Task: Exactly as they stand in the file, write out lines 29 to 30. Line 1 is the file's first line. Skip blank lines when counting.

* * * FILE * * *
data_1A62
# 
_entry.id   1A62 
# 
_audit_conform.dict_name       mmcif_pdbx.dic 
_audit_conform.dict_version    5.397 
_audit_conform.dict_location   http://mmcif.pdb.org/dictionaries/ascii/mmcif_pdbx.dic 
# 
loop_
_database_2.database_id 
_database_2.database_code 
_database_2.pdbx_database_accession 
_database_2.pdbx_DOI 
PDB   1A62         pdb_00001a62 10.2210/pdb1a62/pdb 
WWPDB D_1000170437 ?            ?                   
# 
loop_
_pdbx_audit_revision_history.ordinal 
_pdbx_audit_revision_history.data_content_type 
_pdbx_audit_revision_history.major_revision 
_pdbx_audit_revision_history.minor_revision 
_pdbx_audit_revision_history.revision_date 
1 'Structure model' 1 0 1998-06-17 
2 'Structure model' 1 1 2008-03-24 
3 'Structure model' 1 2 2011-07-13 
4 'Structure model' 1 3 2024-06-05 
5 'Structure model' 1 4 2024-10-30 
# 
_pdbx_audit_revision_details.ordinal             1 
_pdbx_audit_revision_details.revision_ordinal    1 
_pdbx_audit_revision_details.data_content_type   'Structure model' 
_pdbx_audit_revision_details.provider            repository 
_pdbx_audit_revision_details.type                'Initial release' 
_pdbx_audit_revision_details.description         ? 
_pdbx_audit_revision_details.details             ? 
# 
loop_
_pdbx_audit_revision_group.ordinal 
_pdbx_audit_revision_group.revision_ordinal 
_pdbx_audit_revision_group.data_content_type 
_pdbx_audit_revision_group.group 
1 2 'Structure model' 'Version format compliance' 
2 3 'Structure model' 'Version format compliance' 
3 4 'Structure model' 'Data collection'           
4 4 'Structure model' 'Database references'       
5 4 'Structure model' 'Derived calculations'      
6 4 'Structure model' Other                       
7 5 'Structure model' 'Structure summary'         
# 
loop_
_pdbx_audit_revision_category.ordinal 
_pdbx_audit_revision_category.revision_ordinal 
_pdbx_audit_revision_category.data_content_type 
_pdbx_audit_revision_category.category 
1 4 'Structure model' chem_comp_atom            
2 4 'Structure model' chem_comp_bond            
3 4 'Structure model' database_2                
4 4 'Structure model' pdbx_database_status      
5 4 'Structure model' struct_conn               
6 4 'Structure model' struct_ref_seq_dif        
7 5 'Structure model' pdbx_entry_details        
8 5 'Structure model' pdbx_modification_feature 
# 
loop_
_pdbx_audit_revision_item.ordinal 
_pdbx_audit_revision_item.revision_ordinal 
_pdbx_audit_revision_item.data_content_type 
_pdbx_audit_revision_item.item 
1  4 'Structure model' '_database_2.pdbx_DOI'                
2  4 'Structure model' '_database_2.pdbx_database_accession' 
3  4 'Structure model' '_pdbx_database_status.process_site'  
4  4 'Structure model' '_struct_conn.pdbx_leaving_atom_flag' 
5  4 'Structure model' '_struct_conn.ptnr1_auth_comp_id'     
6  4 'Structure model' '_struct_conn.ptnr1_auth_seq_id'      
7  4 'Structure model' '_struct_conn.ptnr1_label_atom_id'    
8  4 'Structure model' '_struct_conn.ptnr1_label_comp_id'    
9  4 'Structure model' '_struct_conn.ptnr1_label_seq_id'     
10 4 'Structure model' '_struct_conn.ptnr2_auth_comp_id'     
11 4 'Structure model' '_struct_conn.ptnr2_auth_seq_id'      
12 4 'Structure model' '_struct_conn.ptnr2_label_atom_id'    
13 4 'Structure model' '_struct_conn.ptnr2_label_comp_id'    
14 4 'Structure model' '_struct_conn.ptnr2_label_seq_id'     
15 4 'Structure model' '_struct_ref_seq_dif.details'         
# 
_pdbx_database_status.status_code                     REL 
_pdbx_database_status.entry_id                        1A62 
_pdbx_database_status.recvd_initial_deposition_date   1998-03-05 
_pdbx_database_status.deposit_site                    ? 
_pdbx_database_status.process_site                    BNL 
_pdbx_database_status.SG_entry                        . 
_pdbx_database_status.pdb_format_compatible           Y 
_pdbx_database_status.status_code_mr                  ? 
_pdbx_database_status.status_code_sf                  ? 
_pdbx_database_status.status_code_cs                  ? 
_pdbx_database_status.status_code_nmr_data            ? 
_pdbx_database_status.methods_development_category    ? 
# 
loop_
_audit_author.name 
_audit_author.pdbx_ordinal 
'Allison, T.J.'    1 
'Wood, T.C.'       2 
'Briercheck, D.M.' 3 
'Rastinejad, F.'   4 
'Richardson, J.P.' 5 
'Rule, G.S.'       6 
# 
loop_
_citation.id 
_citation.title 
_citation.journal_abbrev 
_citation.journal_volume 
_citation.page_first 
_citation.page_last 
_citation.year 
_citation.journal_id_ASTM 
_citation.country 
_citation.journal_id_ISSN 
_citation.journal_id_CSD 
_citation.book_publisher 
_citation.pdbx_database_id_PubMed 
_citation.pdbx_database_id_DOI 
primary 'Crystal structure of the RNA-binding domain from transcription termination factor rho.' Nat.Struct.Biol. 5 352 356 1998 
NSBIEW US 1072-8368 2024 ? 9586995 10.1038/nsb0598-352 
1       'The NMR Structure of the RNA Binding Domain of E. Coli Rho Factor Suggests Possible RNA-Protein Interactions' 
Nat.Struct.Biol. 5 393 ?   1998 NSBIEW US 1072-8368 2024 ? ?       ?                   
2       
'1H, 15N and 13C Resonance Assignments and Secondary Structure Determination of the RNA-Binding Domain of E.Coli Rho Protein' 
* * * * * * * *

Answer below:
_pdbx_audit_revision_details.ordinal             1 
_pdbx_audit_revision_details.revision_ordinal    1 